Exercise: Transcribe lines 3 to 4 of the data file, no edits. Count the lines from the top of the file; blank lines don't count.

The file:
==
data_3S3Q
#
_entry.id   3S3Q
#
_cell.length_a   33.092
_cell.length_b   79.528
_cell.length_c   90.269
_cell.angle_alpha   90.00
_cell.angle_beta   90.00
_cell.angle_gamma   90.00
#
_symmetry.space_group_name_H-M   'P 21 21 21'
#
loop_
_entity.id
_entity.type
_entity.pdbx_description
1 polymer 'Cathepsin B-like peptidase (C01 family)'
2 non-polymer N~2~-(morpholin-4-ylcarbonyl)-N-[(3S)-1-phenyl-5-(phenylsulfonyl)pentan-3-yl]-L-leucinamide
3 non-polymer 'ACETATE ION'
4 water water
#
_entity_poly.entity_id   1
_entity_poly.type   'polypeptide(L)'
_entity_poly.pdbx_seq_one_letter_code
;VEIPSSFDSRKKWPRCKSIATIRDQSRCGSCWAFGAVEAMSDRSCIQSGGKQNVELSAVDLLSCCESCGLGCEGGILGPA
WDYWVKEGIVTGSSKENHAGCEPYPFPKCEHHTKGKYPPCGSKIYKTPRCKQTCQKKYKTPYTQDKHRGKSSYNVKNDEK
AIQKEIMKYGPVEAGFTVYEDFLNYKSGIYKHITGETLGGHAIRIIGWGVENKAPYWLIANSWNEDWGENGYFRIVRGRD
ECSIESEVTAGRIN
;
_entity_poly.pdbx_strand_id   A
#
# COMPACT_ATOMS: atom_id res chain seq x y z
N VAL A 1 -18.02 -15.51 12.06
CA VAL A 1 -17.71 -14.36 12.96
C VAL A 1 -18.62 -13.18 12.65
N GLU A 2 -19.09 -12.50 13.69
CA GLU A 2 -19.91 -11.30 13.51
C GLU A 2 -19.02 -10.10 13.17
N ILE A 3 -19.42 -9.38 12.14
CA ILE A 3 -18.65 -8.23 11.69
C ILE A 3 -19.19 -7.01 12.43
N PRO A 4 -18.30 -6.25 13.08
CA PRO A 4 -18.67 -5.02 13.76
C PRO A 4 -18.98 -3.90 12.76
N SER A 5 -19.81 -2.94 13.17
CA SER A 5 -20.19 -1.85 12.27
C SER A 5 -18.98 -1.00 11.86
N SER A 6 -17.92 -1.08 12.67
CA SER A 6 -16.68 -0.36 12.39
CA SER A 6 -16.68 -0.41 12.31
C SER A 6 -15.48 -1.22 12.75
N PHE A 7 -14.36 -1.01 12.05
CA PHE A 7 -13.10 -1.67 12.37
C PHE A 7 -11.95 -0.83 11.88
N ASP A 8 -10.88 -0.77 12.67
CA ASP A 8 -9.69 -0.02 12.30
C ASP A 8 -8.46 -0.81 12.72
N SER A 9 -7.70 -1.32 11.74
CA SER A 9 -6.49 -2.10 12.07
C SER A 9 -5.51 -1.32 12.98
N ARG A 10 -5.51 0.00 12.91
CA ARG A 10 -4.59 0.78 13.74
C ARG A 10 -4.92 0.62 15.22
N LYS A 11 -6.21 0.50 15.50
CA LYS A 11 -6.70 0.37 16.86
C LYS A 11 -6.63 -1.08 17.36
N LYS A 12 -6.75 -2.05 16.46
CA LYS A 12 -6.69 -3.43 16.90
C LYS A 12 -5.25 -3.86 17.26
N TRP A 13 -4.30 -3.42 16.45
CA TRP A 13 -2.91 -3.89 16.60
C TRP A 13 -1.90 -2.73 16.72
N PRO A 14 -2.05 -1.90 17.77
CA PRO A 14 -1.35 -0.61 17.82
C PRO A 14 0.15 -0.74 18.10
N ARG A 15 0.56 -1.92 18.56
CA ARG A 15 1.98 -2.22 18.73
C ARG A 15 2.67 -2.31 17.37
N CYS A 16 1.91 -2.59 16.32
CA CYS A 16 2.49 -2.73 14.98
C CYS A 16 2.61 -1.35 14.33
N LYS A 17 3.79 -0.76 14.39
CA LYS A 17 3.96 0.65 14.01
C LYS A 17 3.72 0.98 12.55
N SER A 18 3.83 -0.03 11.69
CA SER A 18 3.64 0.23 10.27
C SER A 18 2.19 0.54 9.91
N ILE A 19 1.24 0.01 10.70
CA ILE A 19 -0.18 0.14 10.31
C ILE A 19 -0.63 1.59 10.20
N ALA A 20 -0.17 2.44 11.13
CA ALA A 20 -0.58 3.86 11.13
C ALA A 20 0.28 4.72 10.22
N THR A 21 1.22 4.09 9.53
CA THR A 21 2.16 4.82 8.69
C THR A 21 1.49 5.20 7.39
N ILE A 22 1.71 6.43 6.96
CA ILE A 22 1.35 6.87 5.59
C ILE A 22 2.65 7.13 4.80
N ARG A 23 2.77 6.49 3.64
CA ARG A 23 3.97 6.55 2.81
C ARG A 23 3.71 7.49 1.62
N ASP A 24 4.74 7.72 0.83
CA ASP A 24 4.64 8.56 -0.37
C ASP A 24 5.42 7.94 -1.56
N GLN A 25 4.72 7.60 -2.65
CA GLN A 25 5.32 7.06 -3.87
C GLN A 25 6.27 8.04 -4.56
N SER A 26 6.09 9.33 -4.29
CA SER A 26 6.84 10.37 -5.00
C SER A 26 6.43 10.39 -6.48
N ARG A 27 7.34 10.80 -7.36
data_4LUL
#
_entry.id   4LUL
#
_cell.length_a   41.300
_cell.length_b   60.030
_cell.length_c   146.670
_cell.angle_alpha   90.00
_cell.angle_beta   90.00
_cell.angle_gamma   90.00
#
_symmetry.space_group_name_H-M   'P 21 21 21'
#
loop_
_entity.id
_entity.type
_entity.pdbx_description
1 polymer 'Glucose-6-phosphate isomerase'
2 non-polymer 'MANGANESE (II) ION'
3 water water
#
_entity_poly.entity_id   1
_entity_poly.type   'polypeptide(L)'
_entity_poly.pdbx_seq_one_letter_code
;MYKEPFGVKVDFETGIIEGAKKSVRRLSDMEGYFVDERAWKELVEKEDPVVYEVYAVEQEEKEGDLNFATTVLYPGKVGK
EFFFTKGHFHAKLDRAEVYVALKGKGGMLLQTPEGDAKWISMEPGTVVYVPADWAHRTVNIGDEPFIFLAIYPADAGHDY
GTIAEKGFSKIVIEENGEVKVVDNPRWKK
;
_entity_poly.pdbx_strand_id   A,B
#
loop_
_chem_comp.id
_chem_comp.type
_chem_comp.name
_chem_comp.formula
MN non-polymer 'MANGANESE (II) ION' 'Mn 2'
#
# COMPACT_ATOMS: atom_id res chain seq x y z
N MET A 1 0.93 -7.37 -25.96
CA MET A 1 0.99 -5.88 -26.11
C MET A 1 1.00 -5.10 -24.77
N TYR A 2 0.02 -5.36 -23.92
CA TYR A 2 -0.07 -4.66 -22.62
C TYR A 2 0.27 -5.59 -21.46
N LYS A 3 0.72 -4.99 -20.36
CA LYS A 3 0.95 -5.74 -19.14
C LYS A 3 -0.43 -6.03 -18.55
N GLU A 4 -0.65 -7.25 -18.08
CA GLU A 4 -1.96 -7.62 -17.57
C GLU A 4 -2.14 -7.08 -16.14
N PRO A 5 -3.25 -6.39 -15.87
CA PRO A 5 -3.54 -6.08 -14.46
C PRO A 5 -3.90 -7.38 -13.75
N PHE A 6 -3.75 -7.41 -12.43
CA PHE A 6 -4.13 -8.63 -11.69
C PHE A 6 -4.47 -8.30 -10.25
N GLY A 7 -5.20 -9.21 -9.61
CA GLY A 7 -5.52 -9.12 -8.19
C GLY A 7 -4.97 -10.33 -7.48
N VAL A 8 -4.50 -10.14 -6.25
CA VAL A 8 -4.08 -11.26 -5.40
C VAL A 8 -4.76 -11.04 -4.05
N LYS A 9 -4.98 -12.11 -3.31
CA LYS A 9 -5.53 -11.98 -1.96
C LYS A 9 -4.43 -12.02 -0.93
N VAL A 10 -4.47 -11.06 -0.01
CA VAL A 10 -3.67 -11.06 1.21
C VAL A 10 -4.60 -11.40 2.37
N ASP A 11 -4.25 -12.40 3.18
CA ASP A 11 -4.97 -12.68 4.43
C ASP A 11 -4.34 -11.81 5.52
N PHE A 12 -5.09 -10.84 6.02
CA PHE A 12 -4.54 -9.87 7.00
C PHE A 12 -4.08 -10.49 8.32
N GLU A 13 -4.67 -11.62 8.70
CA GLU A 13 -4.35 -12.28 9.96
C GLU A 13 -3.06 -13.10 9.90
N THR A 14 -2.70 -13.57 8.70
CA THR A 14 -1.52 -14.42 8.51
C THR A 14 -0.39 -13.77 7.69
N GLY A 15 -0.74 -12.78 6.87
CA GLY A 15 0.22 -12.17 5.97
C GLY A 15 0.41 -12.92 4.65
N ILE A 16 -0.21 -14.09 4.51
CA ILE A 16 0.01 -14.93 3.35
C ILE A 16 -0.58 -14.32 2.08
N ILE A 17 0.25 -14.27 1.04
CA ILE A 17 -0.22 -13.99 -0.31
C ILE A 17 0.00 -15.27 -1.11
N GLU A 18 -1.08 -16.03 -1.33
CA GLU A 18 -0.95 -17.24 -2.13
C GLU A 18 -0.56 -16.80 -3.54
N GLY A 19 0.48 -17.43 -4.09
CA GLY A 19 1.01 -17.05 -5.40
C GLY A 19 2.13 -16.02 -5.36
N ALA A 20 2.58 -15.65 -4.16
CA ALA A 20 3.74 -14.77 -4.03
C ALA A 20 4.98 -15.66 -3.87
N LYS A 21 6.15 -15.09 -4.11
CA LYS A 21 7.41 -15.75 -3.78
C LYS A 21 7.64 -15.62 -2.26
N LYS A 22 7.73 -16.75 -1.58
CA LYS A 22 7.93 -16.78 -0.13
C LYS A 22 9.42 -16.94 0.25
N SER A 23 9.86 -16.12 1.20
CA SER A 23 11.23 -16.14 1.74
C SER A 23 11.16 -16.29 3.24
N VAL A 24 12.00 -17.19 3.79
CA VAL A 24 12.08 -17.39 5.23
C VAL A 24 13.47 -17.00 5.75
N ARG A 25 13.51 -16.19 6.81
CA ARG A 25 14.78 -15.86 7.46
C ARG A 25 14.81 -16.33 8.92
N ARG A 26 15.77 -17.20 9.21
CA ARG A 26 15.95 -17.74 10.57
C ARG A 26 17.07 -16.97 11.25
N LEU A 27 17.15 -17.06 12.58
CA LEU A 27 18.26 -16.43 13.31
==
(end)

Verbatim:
_entry.id   3S3Q
#